Weinstein Co. Wins First Round in Lawsuit Against Kevin Williamson Over 'Shadows' Movie Rights
A Los Angeles Superior Court judge rules that the lawsuit filed in state court isn't preempted by copyright law.
A Los Angeles Superior Court judge has declined to dismiss a lawsuit brought by The Weinstein Co. against writer-producer Kevin Williamson over rights to a film project called Shadows.
TWC filed the lawsuit in April, alleging that as part of a 2010 settlement over a separate dispute concerning Scream 4, Williamson was given money and in exchange agreed to relinquish control over several other projects, including Shadows.
Williamson allegedly was continuing to assert continued ownership over the property, leading TWC to bring the prolific writer-producer to court.
Williamson, whose executive producer credits also include Dawson's Creek and The Vampire Diaries, attempted to have claims rejected via a demurrer on the grounds that the claims were pre-empted by federal copyright law.
Andrew Brettler, an attorney at Lavely & Singer representing Williamson, argued that TWC's allegations were premised on the idea that Williamson has infringed, or will infringe, the studio's purported rights by exploiting the picture himself. He stated to the judge that TWC was disguising a claim and asking for declaratory relief in a way to avoid the exclusive jurisdiction of the federal courts.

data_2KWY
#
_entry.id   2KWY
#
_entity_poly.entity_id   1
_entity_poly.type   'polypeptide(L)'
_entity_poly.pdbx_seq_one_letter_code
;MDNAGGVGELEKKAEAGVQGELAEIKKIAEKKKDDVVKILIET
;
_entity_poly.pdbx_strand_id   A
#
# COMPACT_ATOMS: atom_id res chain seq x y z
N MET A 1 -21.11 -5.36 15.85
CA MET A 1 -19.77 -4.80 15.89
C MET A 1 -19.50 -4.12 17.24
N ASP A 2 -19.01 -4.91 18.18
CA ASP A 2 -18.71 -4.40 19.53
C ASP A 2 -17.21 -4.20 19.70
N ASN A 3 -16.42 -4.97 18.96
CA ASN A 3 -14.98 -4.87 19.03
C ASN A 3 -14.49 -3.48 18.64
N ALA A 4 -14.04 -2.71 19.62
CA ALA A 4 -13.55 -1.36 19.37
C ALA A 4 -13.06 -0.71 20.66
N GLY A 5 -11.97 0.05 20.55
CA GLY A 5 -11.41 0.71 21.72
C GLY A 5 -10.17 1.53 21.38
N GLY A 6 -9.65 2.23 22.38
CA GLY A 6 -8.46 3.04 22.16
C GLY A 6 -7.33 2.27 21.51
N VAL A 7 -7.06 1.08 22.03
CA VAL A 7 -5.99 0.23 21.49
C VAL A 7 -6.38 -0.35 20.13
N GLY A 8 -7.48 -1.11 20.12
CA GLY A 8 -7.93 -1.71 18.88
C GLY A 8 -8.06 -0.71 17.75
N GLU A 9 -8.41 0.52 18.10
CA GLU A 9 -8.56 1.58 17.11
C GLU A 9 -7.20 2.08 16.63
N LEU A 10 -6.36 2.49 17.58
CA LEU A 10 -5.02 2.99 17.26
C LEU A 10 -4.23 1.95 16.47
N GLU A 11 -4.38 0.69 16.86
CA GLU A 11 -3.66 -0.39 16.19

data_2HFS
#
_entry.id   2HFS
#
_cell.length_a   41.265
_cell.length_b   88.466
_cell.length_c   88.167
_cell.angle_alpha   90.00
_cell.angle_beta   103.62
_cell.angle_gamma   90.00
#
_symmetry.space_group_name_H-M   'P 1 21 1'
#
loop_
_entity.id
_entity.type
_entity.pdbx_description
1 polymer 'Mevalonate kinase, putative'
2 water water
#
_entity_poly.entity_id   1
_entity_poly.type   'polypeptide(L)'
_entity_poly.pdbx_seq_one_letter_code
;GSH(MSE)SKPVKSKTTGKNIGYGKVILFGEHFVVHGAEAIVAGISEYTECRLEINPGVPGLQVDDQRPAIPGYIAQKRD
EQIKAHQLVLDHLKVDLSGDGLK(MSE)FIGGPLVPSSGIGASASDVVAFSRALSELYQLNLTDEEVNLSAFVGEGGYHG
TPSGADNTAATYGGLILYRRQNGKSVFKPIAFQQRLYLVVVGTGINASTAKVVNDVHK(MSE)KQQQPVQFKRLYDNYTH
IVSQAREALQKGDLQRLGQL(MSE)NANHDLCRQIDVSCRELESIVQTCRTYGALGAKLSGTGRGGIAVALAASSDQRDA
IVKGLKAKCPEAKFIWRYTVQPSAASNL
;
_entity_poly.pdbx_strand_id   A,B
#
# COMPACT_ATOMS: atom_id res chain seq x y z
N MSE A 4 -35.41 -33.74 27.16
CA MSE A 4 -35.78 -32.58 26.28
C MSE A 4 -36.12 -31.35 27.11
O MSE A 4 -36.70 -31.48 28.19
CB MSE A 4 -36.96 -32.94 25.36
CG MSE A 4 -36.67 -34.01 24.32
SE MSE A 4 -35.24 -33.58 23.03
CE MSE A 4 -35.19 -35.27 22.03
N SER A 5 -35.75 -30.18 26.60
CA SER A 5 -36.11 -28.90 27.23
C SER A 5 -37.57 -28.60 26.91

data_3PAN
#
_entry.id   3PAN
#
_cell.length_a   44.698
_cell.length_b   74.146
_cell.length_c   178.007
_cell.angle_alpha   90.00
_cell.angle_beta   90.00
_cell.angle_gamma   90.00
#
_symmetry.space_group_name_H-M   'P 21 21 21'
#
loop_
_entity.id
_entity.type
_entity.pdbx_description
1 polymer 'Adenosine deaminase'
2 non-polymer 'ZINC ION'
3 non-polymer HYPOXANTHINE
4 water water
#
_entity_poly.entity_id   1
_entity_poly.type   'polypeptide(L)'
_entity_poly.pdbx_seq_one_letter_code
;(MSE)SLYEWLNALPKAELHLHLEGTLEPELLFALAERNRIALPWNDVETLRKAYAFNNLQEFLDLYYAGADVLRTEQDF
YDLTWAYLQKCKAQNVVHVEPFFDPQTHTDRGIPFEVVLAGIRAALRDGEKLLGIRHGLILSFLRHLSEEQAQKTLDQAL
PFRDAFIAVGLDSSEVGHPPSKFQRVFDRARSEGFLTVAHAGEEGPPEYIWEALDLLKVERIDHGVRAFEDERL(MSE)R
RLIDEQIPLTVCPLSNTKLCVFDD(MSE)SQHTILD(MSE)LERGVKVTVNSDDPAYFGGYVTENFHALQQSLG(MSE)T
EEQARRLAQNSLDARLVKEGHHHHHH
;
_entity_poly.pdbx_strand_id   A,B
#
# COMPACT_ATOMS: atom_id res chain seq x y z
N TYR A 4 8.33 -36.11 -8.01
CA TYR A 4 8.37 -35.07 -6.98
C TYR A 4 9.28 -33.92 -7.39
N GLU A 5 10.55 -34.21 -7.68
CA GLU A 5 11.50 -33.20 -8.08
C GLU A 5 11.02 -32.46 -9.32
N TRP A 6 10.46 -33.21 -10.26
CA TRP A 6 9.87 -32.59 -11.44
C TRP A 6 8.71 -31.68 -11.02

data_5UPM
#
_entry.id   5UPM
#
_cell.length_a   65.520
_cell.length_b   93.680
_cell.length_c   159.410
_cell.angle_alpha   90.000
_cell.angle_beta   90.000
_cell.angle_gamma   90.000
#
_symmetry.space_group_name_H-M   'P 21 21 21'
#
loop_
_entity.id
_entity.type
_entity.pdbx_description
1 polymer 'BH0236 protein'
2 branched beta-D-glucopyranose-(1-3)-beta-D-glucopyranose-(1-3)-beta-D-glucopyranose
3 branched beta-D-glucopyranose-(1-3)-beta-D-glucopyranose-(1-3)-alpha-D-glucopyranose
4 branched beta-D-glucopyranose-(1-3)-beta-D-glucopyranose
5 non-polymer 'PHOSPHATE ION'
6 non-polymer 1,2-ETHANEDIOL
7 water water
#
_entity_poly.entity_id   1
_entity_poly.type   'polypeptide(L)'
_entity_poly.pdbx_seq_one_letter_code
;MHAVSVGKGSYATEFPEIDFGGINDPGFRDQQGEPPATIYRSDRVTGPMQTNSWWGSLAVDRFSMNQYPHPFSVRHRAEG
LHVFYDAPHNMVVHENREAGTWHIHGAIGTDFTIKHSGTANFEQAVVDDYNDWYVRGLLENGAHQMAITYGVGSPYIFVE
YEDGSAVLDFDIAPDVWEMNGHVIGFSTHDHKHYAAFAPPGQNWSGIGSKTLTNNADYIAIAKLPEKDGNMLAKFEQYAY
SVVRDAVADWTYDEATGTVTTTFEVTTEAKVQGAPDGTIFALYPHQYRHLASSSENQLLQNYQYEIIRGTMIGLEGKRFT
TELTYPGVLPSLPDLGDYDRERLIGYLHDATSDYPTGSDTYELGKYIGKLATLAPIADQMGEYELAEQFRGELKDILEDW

Judge Mary Ann Murphy rejected that argument, opting for TWC's position that the lawsuit was about the interpretation of a settlement agreement.
The decision to overrule a demurrer was "thorough, well-reasoned and on the money," says Bert Fields, attorney for TWC.
Marty Singer, who also is representing Williamson, expressed confidence going forward.
"There is absolutely no evidence that Mr. Williamson ever conveyed the copyright in Shadows to The Weinstein Company," he says. "This is just another instance of the Weinsteins over-reaching. This is not the first time they have engaged in this conduct, nor will it be the last. It is absurd that the Weinsteins claim ownership of a project that they never paid one penny to acquire, nor did they ever receive a signed writing from Mr. Williamson conveying his copyright in the work, as required under the U.S. Copyright Act. We are extremely confident that we will ultimately prevail, and the Court will dismiss this action."
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